and Scott Budnick, Film producer and Founder, The Anti-Recidivism Coalition (ARC)

Mark Wahlberg has a major problem stemming from his days as a minor. Now 43, he is asking Massachusetts' Governor Deval Patrick for a...

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A "Coloring Book" Standard for the Care of Children in Adult Jails?

(0) Comments | Posted October 22, 2014 | 3:56 PM

A 10-year old child was recently arrested and charged with murder in Pennsylvania. Under existing state law, this little boy must be charged as an adult, although he can petition the criminal court judge to have his case transferred to juvenile court. This 10-year old child is currently being held...

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As Another Young Boy Commits Suicide in an Adult Prison, We Must Rethink the Prosecution of Children as Adults

(67) Comments | Posted September 23, 2014 | 12:48 PM

Zachary Proper, age 15, committed suicide two weeks ago in an adult prison in Pennsylvania. There has been little media coverage of his death, suggesting a disturbing complacency about suicide by youth who would rather take their own lives than endure decades in jail.

How did Zachary end up...

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Reflections on Justice After Ferguson, MO: When Will Youth of Color Receive the Same Due Process as Officer Darren Wilson?

(7) Comments | Posted September 2, 2014 | 3:02 PM

Co-authored with Mae C. Quinn, Professor of Law
Washington University School of Law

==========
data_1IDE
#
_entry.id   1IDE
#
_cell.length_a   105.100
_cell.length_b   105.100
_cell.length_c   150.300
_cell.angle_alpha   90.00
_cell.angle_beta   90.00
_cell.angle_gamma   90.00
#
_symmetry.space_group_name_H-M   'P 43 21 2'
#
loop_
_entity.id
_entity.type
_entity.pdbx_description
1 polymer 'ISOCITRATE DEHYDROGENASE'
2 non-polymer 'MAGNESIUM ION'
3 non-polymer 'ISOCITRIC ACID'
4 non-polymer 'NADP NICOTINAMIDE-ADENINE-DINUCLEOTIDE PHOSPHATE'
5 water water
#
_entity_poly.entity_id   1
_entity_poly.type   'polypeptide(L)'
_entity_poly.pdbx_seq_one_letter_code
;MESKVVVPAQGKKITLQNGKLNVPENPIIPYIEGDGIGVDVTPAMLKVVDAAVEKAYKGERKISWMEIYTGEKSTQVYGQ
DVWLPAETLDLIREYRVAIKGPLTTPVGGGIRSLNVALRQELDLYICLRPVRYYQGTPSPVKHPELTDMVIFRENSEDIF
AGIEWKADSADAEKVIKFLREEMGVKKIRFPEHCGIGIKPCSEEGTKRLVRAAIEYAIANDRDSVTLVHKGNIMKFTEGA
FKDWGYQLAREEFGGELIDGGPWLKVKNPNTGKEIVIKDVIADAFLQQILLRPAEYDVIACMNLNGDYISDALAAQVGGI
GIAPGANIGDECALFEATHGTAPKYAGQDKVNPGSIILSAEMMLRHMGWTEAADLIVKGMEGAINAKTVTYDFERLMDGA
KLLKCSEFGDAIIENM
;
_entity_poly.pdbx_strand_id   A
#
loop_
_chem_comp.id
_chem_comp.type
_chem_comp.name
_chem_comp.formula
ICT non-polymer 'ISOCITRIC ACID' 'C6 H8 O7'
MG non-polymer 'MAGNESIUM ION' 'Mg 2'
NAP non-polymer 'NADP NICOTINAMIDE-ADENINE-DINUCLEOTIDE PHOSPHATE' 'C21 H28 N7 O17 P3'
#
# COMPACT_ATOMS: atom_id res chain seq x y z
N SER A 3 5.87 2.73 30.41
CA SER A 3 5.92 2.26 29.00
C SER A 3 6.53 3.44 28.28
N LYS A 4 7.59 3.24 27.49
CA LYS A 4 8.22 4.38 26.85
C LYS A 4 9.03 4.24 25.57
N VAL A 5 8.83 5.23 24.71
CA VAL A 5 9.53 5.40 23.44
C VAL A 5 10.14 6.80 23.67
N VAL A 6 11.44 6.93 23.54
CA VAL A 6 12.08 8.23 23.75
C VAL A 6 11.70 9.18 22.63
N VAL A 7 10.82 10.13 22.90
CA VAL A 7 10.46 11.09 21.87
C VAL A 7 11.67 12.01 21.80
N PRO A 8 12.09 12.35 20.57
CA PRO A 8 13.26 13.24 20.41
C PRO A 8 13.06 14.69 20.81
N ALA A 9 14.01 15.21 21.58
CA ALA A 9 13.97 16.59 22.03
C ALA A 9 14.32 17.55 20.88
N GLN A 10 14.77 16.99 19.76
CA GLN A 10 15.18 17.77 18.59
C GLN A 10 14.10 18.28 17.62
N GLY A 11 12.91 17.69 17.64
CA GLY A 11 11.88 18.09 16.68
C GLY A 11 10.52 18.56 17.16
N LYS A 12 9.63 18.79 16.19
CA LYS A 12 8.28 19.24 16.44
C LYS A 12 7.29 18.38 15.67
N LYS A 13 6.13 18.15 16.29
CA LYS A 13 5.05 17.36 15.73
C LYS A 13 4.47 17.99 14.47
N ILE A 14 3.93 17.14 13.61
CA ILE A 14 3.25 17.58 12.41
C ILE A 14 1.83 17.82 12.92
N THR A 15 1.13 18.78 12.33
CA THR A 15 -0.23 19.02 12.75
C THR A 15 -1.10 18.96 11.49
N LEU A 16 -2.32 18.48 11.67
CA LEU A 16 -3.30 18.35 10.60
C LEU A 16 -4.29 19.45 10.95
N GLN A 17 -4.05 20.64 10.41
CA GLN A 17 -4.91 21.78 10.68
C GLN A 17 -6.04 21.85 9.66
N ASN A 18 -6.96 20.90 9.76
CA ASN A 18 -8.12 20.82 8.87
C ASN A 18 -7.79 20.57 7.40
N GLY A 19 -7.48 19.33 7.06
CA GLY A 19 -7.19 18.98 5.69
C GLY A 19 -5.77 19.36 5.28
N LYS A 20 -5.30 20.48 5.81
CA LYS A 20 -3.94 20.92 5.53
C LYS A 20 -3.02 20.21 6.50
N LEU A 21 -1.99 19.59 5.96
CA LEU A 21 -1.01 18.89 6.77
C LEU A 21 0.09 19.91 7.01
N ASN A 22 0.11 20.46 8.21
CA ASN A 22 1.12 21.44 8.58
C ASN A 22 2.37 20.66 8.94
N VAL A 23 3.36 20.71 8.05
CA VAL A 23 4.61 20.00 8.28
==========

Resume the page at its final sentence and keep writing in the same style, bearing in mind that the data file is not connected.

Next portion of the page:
St. Louis, Missouri


It's been several weeks since Michael Brown was shot by Officer Darren Wilson. The investigation and grand jury proceedings continue as community members in Ferguson,...

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Between Hope and Despair, Waiting for Meaningful Implementation of Miller v. Alabama

(0) Comments | Posted June 24, 2014 | 3:57 PM

Co-authored with Jody Kent Lavy and Ashley Nellis

Joe Ligon is a 75-year-old inmate who was condemned to die in a prison in Philadelphia over six decades ago for a murder he witnessed, but did not commit. With no disciplinary infractions and serious health issues, including cancer, he...

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It's About Education, Stupid!

(0) Comments | Posted April 28, 2014 | 4:48 PM

In a recent editorial, the New York Times decried our failure to educate incarcerated youth placed in juvenile justice facilities. Citing a recent report by the Southern Education Foundation, the editorial noted "nearly two-thirds of the young people who were confined in 2010 were confined for nonviolent offenses... and that...

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The Solitary Confinement of Children: Child Abuse by Any Other Name

(2) Comments | Posted March 18, 2014 | 9:17 AM

As a lawyer, I have advocated for the rights of children for nearly 40 years. I have successfully challenged policies and practices that harm children across the United States and written briefs in cases before the United States Supreme Court that helped to upend prevailing notions about children, crime and...

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No Tolerance for Zero Tolerance

(0) Comments | Posted March 7, 2014 | 2:17 PM

For the last 15 years, the United States has had a love affair with "zero-tolerance policies" and this week's Ohio headlines citing the suspension of 10-year-old Nathan Entingh for pretending to use his finger as a gun is a prime example. Politicians loved it, schools loved it, parents...